Katie told him to count to 10 to control the stress but another noise sounded and he kicked out. The staff encouraged him outside where it was quieter, but it signalled the end of the visit.
Katie will often touch Harvey or speak with him to maintain his calmness. The duo banter constantly and have scripted phrases they say to each other – when Harvey says “Hip, hip,” Katie replies, “Hooray”.
The scripting is sometimes considered similar to stimming (self-stimulatory behaviours) that many autistic people like to use to relieve anxiety or show happiness.
When they visited National Star college in Cheltenham, Harvey was distressed and worried he would have to stay overnight.
He didn’t want to get out of the car and whimpered. Again, Katie reassured him and encouraged him to wear his ear defenders. Because this isn’t a regular day for Harvey, the teacher, Alice, showed him a “social story” with pictures of what he could expect from the hours ahead.
She decided to begin at the end with “goodbye” – so Harvey knew he would go home.
It was a difficult start, but when he visited the flats the students live in – with their own bathrooms and kitchens – and got to watch frogs and trains on a big screen in a sensory room, he was won over.
He described the college as “wicked” and excitedly said “yes mum” when asked if he would be happy there.
Katie says: “The reason I want him to go full-time residential is because some weekends they might have disco nights or bowling and he might want to go and do that and not just come home to me. It gives him a choice.”
But it is far from a done deal. It relies on much administration and the local authority agreeing to finance it.
Lynette Barrett, chief operations officer at the college, tells Katie: “We would put in a funding application to your local authority and that application would detail everything that we are going to provide for Harvey.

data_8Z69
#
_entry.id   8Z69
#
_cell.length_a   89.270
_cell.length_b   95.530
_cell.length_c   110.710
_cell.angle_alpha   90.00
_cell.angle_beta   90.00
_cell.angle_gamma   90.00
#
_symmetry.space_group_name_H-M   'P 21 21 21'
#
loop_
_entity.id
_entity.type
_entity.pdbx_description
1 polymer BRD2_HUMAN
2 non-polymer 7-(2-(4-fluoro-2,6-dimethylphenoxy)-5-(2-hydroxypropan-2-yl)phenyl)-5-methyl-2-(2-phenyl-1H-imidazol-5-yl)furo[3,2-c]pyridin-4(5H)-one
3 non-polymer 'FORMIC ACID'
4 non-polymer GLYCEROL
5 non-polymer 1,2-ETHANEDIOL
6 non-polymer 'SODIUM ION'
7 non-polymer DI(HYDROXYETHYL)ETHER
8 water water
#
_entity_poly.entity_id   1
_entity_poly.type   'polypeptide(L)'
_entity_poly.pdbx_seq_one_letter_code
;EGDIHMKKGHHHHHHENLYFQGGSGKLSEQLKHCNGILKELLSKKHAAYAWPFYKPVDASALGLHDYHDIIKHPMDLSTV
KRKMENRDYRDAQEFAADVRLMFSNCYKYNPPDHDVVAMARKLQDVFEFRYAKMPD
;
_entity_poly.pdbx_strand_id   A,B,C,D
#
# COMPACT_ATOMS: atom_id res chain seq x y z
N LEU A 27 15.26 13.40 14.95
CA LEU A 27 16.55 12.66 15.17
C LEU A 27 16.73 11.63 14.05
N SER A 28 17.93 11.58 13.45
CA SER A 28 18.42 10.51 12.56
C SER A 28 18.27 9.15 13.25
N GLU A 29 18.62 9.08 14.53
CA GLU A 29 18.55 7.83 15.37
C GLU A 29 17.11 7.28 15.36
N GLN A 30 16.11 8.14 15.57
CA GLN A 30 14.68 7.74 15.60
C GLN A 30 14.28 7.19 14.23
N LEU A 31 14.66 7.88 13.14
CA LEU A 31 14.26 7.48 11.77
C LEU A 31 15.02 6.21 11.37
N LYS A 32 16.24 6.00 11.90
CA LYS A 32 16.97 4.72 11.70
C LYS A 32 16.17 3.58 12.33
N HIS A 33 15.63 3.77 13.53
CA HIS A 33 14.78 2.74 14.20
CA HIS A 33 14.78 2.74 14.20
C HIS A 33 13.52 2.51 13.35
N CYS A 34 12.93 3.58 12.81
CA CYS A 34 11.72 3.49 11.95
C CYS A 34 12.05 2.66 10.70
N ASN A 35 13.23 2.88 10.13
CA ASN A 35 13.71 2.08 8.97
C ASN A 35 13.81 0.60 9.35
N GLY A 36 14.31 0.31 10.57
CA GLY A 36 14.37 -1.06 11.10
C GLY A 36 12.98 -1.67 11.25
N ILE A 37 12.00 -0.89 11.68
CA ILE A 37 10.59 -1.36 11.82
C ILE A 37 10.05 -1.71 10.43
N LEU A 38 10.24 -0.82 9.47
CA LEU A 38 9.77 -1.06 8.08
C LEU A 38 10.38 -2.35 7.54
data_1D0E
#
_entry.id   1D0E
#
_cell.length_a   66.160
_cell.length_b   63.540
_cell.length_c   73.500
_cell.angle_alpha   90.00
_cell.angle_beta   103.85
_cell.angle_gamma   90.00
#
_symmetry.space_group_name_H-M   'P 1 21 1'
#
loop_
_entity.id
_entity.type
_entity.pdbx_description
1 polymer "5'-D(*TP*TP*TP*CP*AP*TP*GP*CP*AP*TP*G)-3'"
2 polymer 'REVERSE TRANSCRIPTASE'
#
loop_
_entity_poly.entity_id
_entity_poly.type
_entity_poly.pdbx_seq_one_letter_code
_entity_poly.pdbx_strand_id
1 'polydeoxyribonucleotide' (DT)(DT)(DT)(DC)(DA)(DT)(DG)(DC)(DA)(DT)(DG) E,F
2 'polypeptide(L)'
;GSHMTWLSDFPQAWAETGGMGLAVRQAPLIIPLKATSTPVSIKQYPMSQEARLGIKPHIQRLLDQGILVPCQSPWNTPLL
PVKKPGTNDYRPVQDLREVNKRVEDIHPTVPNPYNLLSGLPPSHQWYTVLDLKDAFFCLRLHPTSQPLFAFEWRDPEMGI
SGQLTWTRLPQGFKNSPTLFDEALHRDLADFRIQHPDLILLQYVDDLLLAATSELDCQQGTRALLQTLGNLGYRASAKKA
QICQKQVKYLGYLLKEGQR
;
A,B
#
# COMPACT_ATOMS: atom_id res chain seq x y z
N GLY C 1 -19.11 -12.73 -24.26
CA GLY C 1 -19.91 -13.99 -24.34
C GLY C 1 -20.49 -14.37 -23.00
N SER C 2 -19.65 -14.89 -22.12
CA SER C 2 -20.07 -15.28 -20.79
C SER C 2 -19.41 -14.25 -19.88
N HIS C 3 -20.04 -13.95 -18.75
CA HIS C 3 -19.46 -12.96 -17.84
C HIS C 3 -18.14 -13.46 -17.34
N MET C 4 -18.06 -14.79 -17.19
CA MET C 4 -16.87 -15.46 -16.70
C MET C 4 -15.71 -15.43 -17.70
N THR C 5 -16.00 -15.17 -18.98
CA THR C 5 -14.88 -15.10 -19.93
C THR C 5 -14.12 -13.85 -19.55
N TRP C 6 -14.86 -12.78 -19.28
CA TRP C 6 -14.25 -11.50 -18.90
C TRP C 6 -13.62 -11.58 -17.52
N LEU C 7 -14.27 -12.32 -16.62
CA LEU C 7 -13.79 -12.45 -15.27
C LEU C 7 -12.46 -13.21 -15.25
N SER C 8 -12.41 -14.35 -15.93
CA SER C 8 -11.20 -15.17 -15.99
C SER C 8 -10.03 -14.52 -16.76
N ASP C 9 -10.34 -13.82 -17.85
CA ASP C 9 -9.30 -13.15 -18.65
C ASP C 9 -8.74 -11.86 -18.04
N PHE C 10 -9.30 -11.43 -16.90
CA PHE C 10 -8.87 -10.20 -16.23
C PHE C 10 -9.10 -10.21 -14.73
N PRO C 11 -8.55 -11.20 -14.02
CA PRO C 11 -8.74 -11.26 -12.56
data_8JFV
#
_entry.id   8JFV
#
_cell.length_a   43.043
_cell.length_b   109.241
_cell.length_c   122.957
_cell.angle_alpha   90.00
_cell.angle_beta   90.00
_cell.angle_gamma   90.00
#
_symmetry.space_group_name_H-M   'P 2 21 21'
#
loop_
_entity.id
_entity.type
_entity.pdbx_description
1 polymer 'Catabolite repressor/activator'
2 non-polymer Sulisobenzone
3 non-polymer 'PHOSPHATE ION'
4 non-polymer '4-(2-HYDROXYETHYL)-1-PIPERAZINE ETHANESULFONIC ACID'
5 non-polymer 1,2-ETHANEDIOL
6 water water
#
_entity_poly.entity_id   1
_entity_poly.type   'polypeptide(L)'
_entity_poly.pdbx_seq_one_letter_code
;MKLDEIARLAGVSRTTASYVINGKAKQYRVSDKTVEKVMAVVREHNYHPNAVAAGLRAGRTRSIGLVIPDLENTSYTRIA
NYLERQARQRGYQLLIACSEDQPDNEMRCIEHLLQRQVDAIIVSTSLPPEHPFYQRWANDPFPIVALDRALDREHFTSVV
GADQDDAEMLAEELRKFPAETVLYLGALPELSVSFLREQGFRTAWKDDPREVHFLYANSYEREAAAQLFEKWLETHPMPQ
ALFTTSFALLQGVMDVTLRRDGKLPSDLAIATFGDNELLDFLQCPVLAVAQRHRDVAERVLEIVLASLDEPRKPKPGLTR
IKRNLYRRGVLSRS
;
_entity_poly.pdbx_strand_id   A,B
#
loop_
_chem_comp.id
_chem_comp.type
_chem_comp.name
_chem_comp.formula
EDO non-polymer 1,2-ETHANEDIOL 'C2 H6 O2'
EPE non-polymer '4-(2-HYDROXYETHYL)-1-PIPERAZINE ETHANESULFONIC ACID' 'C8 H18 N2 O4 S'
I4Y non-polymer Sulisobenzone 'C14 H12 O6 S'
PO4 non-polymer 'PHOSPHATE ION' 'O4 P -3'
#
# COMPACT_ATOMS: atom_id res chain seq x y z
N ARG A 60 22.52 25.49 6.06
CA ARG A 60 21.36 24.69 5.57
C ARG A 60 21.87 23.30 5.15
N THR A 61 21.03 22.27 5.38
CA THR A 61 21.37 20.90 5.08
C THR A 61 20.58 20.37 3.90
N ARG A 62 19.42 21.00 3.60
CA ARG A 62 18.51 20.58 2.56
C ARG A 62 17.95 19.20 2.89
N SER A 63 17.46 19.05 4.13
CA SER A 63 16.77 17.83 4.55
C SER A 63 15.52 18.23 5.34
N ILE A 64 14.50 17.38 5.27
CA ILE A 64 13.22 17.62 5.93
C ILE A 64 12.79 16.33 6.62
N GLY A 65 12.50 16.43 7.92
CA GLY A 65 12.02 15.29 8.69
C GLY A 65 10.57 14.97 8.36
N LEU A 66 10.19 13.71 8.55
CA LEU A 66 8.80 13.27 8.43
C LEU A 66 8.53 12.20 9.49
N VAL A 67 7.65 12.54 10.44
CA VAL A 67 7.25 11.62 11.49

“For someone that is a part-time day student that may be £15,000 to £20,000 a year. For a student that is full time, all-year round residential with really high health care needs, that could be up to £300,000 to £350,000 a year.”
It will be the Price’s local authority which makes the decision on whether to fund it or it may decide somewhere local is suitable.
The approval depends on Harvey’s needs. Katie must ensure his Education Health and Care Plan (ECHP) – a legally binding document in England detailing the support he must receive – is up to date.
“Everything about Harvey is in that plan,” she says. “It’s so time-consuming and you feel like you’re alone, but you’ve just got to get on with it.”
Katie must detail Harvey’s education attainments, health problems and the medication he requires, as well as the tasks he can complete – whether he can cook for himself, dress, make the bed and wash.
The thought of Harvey leaving home is daunting for Katie, but a move she wants to pursue.
“As much as you smother your kids and you want them with you all the time, sometimes you have to let them go, just give them that bit of space to go and explore.”
This year has been challenging for the family. Harvey is classed as extremely clinically vulnerable and has been shielding during the pandemic. He also spent some time in intensive care and his health is a constant concern.
“With Harvey the future is unpredictable, but I’ll make sure that he’s in a place where he thrives on happiness, excitement, joy and he looks forward to waking up.”
Katie and Harvey have applied to National Star. They will find out in March if they have been successful.
UK viewers can watch Katie Price: Harvey and Me on Monday 25 January at at 20.30 GMT on BBC One and BBC iPlayer.